Greenland rolling and competitions
Text: qajaqusa.org, qajaqrolls.com, qattaarneq.com
Pictures: Klaus G. Larsen
For many centuries, Greenland was essentially a land of kayakers. The seal was the mainstay of the Inuit economy, and the kayak was a silent mean for catching it. A man was judged primarily according to hunting ability and skill as a kayaker. Since swimming was not a common skill among inuits, rolling a kayak was essential to be successful and to return alive from the sea. Rolling’s origin in the cold waters of Greenland has been well documented as far back as the 1500’s, and presumably predated that by many centuries. A survey taken in 1911 showed that about 40% of Inuit hunters were able to roll their kayak.
Around 1920, the sea temperature along the coast of Greenland became warmer. Kayak hunting became less important and fishing in power boats increased. A whole generation grew up with almost no knowledge of kayaking and rolling.
Greenland kayaking renaissance
In 1980’s, the ancient Greenlandic kayaking and rolling skills were in serious danger of being lost forever. In fact many of the techniques were lost but to one man – Manasse Mathaeussen. In 1983, three ancient Greenland kayaks from the Netherlands were loaned to the Museum of Greenland at Nuuk. Some young Greenlanders saw these on exhibit and were impressed that their ancestors hundreds of years ago had such sleek crafts and the skill to use them. These young men then decided to form a qajaq (kayak) club in order to preserve their kayaking heritage. Thankfully the club was able to bring together the veteran seal catchers with an eager band of students and the knowledge was passed on to a new generation. The following years, qajaq clubs were established in the main population centers of Greenland. The Qaannat Kattuffiat (the Greenland Kayaking Association) was soon formed -it is an organization dedicated to keeping the traditional kayaking skills alive. These skills include rolling, paddling techniques, kayak building, tuilik making and other aspects of the Greenland kayaking culture. Today, Qaannat Kattuffiat has around 25 member clubs, 3 of them from outside of Greenland (Denmark, USA and Japan).
Among other activities, Qaannat Kattuffiat holds the annual Greenland Championship. Paddlers from member clubs come together to one designated club and compete in paddling, harpoon throwing, rolling and rope gymnastics. The competition was and is very much a team based event where the clubs compete collectively as a community. Though there are individual awards the club spirit and collaboration feature prominently in the event.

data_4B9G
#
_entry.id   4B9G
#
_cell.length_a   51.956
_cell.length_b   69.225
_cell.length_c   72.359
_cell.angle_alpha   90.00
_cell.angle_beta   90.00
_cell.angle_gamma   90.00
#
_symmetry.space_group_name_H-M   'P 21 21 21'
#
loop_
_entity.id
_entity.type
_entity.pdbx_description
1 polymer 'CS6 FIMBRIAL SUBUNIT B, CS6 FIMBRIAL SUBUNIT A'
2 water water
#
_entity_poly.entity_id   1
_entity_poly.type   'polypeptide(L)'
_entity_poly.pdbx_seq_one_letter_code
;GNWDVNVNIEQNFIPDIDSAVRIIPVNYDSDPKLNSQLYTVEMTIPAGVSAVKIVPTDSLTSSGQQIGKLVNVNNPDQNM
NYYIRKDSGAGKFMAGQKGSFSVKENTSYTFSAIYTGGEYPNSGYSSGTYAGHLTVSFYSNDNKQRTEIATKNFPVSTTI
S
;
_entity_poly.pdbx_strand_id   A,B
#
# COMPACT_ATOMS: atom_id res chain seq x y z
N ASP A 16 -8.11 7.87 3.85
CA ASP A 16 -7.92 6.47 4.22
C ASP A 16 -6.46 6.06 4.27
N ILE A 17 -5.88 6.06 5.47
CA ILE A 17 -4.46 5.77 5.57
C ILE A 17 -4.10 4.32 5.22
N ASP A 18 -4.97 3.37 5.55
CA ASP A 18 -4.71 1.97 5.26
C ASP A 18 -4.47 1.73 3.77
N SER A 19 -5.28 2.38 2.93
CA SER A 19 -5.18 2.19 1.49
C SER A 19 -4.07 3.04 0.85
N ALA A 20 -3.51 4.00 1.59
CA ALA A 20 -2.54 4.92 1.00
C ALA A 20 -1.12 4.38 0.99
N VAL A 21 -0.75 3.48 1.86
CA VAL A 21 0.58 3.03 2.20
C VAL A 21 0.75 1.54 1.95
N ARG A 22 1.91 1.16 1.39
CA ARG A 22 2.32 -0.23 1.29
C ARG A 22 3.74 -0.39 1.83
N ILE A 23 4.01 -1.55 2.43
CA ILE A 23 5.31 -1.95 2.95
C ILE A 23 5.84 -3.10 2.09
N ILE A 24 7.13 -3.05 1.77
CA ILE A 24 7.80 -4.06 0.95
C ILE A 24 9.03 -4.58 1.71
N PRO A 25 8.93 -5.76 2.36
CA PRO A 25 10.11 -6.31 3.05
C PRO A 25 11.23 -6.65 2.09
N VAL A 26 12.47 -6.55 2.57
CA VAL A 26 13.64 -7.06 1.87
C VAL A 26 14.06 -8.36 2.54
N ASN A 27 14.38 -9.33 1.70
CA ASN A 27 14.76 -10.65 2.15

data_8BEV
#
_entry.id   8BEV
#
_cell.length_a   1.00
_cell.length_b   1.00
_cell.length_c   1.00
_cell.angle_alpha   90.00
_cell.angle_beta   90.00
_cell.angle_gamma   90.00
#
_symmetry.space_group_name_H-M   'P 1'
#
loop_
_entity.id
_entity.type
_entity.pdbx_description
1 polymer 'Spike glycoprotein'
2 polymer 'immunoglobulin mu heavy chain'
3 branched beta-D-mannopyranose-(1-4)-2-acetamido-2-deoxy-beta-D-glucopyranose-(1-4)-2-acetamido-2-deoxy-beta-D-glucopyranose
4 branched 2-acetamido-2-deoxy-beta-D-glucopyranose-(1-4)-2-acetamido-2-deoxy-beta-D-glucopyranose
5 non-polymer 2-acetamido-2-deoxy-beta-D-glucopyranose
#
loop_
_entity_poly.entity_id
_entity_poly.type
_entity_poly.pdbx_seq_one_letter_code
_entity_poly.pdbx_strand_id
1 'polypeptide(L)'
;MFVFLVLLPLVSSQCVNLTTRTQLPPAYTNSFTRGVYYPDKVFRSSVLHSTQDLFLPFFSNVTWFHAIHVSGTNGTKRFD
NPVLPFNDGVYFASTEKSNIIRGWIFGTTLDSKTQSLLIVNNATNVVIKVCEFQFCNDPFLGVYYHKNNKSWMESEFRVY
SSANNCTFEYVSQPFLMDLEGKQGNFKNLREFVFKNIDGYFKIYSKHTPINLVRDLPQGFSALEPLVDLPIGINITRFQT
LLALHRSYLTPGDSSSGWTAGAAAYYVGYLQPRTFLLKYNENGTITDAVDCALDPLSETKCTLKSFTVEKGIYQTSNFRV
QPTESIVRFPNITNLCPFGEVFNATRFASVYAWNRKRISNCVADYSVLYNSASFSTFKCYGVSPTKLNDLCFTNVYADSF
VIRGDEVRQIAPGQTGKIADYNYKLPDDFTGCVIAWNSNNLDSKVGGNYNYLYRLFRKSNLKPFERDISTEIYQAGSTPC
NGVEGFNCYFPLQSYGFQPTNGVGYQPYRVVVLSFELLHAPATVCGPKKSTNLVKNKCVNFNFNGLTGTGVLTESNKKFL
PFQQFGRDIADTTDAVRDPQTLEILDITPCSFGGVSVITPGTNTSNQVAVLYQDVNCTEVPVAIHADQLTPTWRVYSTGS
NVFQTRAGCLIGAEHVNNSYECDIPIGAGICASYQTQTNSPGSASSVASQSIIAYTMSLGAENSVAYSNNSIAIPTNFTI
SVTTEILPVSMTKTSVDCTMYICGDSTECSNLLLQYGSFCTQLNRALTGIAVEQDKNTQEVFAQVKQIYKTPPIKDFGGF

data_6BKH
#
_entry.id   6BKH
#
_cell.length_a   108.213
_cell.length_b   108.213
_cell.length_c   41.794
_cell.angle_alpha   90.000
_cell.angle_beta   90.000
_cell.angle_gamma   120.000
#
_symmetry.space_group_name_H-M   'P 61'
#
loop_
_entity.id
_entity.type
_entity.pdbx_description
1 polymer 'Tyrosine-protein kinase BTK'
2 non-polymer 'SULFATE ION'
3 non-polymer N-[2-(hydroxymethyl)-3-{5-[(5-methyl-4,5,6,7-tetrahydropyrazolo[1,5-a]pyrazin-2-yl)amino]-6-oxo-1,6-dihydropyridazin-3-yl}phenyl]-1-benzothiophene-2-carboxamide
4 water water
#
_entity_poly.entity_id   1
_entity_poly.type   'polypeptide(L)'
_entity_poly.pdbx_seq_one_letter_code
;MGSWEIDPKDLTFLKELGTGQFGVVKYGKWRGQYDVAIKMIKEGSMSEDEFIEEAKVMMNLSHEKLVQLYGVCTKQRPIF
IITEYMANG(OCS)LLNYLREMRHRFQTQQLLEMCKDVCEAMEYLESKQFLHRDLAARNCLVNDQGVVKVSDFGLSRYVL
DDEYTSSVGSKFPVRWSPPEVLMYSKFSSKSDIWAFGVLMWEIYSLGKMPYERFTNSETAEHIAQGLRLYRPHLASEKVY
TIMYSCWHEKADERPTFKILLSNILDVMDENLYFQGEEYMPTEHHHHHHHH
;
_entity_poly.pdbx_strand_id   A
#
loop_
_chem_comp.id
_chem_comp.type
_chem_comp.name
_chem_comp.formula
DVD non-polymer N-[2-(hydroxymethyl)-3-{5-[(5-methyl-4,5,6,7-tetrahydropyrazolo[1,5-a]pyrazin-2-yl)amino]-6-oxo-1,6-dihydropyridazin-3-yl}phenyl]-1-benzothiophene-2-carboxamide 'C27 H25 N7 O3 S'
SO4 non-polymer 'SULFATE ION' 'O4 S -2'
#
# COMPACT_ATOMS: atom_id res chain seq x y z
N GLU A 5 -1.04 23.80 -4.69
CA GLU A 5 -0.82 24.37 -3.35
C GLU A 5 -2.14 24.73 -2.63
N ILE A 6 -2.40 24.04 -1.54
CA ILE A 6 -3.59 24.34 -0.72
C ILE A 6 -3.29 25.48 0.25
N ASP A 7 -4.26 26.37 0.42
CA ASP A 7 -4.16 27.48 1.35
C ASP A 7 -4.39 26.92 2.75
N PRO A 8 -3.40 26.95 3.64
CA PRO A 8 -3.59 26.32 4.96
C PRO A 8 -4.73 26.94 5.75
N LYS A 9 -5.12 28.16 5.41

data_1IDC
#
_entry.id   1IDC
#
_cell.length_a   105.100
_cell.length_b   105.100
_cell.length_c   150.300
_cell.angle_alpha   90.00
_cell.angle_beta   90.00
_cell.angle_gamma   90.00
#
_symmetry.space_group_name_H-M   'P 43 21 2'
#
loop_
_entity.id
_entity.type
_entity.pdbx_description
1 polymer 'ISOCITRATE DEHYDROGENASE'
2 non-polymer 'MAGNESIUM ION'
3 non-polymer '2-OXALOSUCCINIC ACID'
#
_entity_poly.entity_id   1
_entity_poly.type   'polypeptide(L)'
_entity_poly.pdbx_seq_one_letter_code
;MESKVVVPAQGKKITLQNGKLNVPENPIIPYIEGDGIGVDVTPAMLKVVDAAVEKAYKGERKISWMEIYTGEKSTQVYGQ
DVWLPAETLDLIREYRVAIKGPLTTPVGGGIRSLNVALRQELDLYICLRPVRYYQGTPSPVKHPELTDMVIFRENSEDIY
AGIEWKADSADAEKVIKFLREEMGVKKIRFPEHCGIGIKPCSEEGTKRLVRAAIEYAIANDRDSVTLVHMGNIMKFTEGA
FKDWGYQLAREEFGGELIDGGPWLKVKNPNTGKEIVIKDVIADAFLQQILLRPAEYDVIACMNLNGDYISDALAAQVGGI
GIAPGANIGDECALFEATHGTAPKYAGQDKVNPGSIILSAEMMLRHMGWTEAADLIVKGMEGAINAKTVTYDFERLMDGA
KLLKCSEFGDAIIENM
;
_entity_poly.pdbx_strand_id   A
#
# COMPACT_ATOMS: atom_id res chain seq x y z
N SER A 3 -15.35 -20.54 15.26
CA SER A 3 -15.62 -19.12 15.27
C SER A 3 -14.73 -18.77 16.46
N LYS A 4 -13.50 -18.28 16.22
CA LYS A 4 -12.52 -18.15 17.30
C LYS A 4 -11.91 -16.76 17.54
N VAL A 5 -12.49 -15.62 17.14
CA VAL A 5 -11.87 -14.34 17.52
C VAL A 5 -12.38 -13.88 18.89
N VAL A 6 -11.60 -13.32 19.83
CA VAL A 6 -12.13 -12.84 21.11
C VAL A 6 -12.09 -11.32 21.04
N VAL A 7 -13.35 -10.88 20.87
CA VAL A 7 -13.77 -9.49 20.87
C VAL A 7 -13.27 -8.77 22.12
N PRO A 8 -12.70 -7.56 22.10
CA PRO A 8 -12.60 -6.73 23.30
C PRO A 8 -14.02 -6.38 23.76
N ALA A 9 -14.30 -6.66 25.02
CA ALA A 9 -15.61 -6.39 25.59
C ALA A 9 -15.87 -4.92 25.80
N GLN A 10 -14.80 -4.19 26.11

Since the inception of the Greenland Kayaking Championship many foreign paddlers have also attended the the championships to test their skills and compare. Competitive rolling, working through the published list of competition rolls is considered by some a badge of honor, and going to Greenland to compete is the pinnacle of that passion.
There are many ways to compete in Greenland rolling, competitions could be based on speed i.e. how many rolls are completed in e.g. 20 seconds or be based on endurance i.e. how many rolls are completed in a row. However the most common way is to use the same rules as for Greenland Championship. The score-sheet (see below) includes 35 different techniques, 33 of them are actual rolls and two additional disciplines are paddling upside down and the walrus pull. The list begins with easier rolls and ends up with the more complicated ones. Most of the rolls in this list have historical background. Each roll was developed to deal with certain conditions. Competition has helped to ensure that these traditional paddling skills stay alive. But it has also resulted many rolling developments like the forward finishing brick roll and the straight jacket roll which evolved from highly skilled competitors inventing new challenges.
Each roll is performed to the left and the right side of the kayak. Contestant will receive two scores („Left“ and „Right“ columns on the score sheet) for each roll. If the roll is performed on first try and there are no technical faults, the contestant will get a score which is written into sub-column „More“. If the contestant needs second try and/or there are technical faults, the contestant will get the score written in sub-column „Less“. As there are 33 different rolls, which should be performed to both sides, then the paddler should make 66 successful rolls to reach the perfect score!
Greenland Rolling Competition Scoresheet by qajaqusa.org
WE WISH YOU GOOD TRAININGS!